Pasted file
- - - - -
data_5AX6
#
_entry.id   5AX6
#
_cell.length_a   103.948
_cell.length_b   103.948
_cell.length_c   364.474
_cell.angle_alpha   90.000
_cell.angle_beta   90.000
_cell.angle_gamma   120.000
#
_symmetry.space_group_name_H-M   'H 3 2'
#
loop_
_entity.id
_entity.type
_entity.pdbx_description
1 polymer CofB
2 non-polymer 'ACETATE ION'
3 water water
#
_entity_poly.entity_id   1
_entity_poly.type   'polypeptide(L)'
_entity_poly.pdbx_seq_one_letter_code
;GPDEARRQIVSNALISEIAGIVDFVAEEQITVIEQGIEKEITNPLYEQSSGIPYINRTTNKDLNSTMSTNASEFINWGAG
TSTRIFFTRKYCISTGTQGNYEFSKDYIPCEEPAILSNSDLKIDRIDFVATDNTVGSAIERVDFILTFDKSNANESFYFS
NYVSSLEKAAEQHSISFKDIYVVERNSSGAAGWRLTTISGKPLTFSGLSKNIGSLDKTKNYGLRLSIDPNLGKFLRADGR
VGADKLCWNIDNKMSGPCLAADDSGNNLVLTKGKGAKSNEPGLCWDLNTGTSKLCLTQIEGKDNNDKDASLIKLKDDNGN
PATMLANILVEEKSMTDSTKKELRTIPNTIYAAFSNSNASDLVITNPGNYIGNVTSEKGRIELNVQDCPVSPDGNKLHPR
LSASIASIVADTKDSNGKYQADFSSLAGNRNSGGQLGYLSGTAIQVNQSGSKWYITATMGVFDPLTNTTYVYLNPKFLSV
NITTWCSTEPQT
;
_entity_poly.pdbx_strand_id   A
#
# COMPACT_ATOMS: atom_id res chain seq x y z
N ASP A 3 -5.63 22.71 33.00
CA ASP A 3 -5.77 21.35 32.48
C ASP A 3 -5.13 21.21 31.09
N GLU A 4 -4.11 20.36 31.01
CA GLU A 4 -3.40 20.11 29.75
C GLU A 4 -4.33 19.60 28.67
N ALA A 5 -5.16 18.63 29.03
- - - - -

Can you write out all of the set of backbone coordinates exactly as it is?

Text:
data_5AX6
#
_entry.id   5AX6
#
_cell.length_a   103.948
_cell.length_b   103.948
_cell.length_c   364.474
_cell.angle_alpha   90.000
_cell.angle_beta   90.000
_cell.angle_gamma   120.000
#
_symmetry.space_group_name_H-M   'H 3 2'
#
loop_
_entity.id
_entity.type
_entity.pdbx_description
1 polymer CofB
2 non-polymer 'ACETATE ION'
3 water water
#
_entity_poly.entity_id   1
_entity_poly.type   'polypeptide(L)'
_entity_poly.pdbx_seq_one_letter_code
;GPDEARRQIVSNALISEIAGIVDFVAEEQITVIEQGIEKEITNPLYEQSSGIPYINRTTNKDLNSTMSTNASEFINWGAG
TSTRIFFTRKYCISTGTQGNYEFSKDYIPCEEPAILSNSDLKIDRIDFVATDNTVGSAIERVDFILTFDKSNANESFYFS
NYVSSLEKAAEQHSISFKDIYVVERNSSGAAGWRLTTISGKPLTFSGLSKNIGSLDKTKNYGLRLSIDPNLGKFLRADGR
VGADKLCWNIDNKMSGPCLAADDSGNNLVLTKGKGAKSNEPGLCWDLNTGTSKLCLTQIEGKDNNDKDASLIKLKDDNGN
PATMLANILVEEKSMTDSTKKELRTIPNTIYAAFSNSNASDLVITNPGNYIGNVTSEKGRIELNVQDCPVSPDGNKLHPR
LSASIASIVADTKDSNGKYQADFSSLAGNRNSGGQLGYLSGTAIQVNQSGSKWYITATMGVFDPLTNTTYVYLNPKFLSV
NITTWCSTEPQT
;
_entity_poly.pdbx_strand_id   A
#
# COMPACT_ATOMS: atom_id res chain seq x y z
N ASP A 3 -5.63 22.71 33.00
CA ASP A 3 -5.77 21.35 32.48
C ASP A 3 -5.13 21.21 31.09
N GLU A 4 -4.11 20.36 31.01
CA GLU A 4 -3.40 20.11 29.75
C GLU A 4 -4.33 19.60 28.67
N ALA A 5 -5.16 18.63 29.03